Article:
Six cylindrical specimens, 113 mm in diameter and 350-mm high, were used to determine compressive strength. The creep-testing machine design guaranteed load axiality, which had been checked by measuring strains under a load corresponding to 20% of the specimen's average compression strength. The compressive load was applied in three steps: 1/3, 2/3 and the full target load, and at the same time, readings of the strains in the particular loading steps and 5 minutes after loading were taken. The specimens would be fully loaded in time not exceeding 10 minutes. Creep strain readings were taken at proper time intervals, i.e. every day in the first week, at least once a week for the period of three months and at least once a month in the remaining period. Shrinkage strains were separated from creep strains in order to make possible a detailed analysis of the rheological properties of the tested SFRCs. For this purpose, the shrinkage strains of cylindrical specimens, 113 mm in diameter and 350 mm high, were recorded in parallel with creep strains. Both kinds of strains were determined using 3 specimens in each series.

Shrinkage and creep strains were measured by dial gauges with a measuring basis of 0.001 mm. In the case of creep strains, the displacement of benchmarks, stuck on the specimens at a basal distance of 250 mm, was measured. The benchmarks were spaced at every 120[degrees] on the specimen circumference. A schematic of the specimen armed for creep strain determination is shown in Figure 2. In the case of shrinkage strain determination, the measuring basis was equal to the specimen height. Strain and shrinkage readings were taken concurrently with creep strain readings.

The tests were carried out in constant temperature-humidity conditions, i.e. at an air temperature of 20 [+ or -] 2[degrees]C and an air relative humidity of 60 [+ or -] 4%.

3. Test results and their analysis

Figures 3, 4 and 5 show comprehensive diagrams of total strains and selected components of the strains for the group I SFRCs

Figure 3 shows a significant contribution of the fibres towards the ultimate shrinkage strains, amounting to as much as 30% (series C/I) relative to the fibreless concrete (D/I). This contribution is larger if the steel fibre content in the unit volume of the concrete is higher and vice versa. The tests showed that for the adopted amounts of steel fibres, their presence does not contribute towards any reduction in ultimate creep strains in the SFRC (Fig. 4). In the case of series C/I (the fibre addition amounting to 65 kg/[m.sup.3]), the creep strains in the SFRC were even higher than the ones in the series D/I concrete. Therefore, the hypothesis that the concrete matrix (more precisely, its quality) determines the magnitude of creep strains was put forward. The quality of the concrete matrix is affected by, among other things, the concrete mixture compaction and the aggregate grading curve. However, it was necessary to carry out more tests in order to generalize the conclusions. The results of the tests are presented later in this paper.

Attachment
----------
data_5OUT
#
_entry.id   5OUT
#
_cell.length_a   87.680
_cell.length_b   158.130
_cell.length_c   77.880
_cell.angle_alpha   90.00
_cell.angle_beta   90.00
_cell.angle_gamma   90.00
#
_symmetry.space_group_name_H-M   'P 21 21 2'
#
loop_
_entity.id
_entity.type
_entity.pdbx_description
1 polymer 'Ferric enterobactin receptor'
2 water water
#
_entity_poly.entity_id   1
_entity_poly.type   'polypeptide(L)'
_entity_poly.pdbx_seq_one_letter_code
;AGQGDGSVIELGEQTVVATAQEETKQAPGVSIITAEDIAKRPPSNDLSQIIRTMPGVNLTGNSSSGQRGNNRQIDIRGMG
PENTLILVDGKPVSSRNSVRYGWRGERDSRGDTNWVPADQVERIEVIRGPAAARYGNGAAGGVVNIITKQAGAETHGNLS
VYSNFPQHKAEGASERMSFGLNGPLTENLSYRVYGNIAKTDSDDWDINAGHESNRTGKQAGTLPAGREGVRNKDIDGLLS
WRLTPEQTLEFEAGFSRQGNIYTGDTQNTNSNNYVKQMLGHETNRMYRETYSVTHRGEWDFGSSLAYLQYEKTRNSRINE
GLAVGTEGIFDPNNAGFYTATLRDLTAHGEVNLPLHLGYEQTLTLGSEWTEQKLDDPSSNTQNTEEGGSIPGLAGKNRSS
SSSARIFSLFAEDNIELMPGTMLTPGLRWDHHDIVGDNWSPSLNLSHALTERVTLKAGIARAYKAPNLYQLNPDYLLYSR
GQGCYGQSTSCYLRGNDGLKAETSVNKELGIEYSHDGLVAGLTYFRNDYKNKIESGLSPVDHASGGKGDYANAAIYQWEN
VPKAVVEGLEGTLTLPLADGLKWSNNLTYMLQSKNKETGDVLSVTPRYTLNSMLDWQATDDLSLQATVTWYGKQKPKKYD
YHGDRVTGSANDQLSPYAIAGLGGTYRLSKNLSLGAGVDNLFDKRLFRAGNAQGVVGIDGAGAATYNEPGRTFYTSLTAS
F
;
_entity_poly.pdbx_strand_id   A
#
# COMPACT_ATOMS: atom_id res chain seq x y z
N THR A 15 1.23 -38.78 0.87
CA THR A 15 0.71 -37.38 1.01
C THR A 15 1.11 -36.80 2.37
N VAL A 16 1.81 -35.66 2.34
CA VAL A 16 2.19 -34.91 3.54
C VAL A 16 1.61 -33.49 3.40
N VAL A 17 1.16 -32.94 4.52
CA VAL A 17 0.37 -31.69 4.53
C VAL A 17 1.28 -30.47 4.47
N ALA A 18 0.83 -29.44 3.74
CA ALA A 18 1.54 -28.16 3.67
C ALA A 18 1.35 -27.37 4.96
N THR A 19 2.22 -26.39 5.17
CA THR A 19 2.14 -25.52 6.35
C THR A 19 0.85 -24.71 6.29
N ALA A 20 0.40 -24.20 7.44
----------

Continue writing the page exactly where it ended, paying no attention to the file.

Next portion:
An analysis of the total (immediate and rheological) strain curves shown in Figure 5 indicates that the effect of the steel fibre addition on the strains in the concrete subjected to compression is negligibly small. Immediate strains are understood to be the strains observed immediately after the application of compressive stress. Rheological strains are the (creep and shrinkage) strains observed over time.

Figures 6, 7 and 8 show comprehensive diagrams of total strains and selected components of the strains for the group II SFRCs

Considering the test results obtained from group I, and also in group II, one could expect a small reduction in shrinkage and creep strains with increasing steel fibre content. But the curves in Figure 6 do not confirm such expectations. However, it became apparent that the strains for series A/II and D/II as well as series B/II and C/II were quantitatively similar, but at the same time, the above groups of series significantly differed in their strain values.

The main cause was found to be the unintended slightly different grading of the aggregate used. The 816 mm gravel in the case of series B/II and C/II was characterized by higher fine particle content. In order to determine the differences between the particle size fractions of the 8-16 mm gravel, used for the particular series, the gravel was additionally sieved using a sieve aperture of 12 mm. In this way, two subfractions, 8-12 mm and 12-16 mm, were obtained. The aggregate grading curve for the 8-16-mm fraction is shown in Figure 9. One can see that the content of aggregate particles passing through the sieve with an aperture of 12 mm is higher for series B/II and C/II. Within the 12-16 mm aggregate fraction, the share of the 8-12 subfraction amounted to 43% and 86% for series A/II and D/II and series B/II and C/II, respectively.

A comparison of the curves in Figure 7 shows that within a single concrete strength class, creep strains may significantly differ depending on the aggregate grading--higher fine fraction content contributes towards an increase in creep strains. If one compares the curves shown in Figure 6, it becomes apparent that the shrinkage strains in the concrete based on the finer aggregate are greater than the ones in the concrete based on the coarser aggregate. As a result, the total strains for the group of series B/II and C/II are greater than for the group of series A/II and D/II (Fig. 8).